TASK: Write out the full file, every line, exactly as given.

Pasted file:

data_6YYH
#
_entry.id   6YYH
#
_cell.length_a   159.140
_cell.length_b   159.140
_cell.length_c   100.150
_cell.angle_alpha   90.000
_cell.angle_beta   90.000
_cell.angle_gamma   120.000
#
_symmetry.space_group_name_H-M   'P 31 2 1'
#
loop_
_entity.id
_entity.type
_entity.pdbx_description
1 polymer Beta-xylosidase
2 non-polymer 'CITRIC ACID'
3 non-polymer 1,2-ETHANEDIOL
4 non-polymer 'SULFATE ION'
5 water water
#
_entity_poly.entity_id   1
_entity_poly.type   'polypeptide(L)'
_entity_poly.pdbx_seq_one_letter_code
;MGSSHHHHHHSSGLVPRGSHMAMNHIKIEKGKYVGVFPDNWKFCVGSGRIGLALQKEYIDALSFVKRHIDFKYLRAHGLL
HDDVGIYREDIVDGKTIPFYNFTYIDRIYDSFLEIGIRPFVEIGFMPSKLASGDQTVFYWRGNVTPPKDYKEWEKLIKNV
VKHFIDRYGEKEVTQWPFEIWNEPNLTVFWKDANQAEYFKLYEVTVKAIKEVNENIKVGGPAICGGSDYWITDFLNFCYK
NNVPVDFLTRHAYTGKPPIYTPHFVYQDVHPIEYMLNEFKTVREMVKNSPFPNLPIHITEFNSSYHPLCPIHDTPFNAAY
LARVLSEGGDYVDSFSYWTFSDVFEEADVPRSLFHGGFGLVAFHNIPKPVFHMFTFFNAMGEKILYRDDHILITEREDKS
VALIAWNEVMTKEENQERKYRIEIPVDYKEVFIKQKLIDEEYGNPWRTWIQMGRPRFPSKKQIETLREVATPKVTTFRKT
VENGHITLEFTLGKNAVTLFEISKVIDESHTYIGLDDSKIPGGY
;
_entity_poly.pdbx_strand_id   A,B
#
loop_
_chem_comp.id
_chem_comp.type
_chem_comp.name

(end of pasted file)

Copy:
data_6YYH
#
_entry.id   6YYH
#
_cell.length_a   159.140
_cell.length_b   159.140
_cell.length_c   100.150
_cell.angle_alpha   90.000
_cell.angle_beta   90.000
_cell.angle_gamma   120.000
#
_symmetry.space_group_name_H-M   'P 31 2 1'
#
loop_
_entity.id
_entity.type
_entity.pdbx_description
1 polymer Beta-xylosidase
2 non-polymer 'CITRIC ACID'
3 non-polymer 1,2-ETHANEDIOL
4 non-polymer 'SULFATE ION'
5 water water
#
_entity_poly.entity_id   1
_entity_poly.type   'polypeptide(L)'
_entity_poly.pdbx_seq_one_letter_code
;MGSSHHHHHHSSGLVPRGSHMAMNHIKIEKGKYVGVFPDNWKFCVGSGRIGLALQKEYIDALSFVKRHIDFKYLRAHGLL
HDDVGIYREDIVDGKTIPFYNFTYIDRIYDSFLEIGIRPFVEIGFMPSKLASGDQTVFYWRGNVTPPKDYKEWEKLIKNV
VKHFIDRYGEKEVTQWPFEIWNEPNLTVFWKDANQAEYFKLYEVTVKAIKEVNENIKVGGPAICGGSDYWITDFLNFCYK
NNVPVDFLTRHAYTGKPPIYTPHFVYQDVHPIEYMLNEFKTVREMVKNSPFPNLPIHITEFNSSYHPLCPIHDTPFNAAY
LARVLSEGGDYVDSFSYWTFSDVFEEADVPRSLFHGGFGLVAFHNIPKPVFHMFTFFNAMGEKILYRDDHILITEREDKS
VALIAWNEVMTKEENQERKYRIEIPVDYKEVFIKQKLIDEEYGNPWRTWIQMGRPRFPSKKQIETLREVATPKVTTFRKT
VENGHITLEFTLGKNAVTLFEISKVIDESHTYIGLDDSKIPGGY
;
_entity_poly.pdbx_strand_id   A,B
#
loop_
_chem_comp.id
_chem_comp.type
_chem_comp.name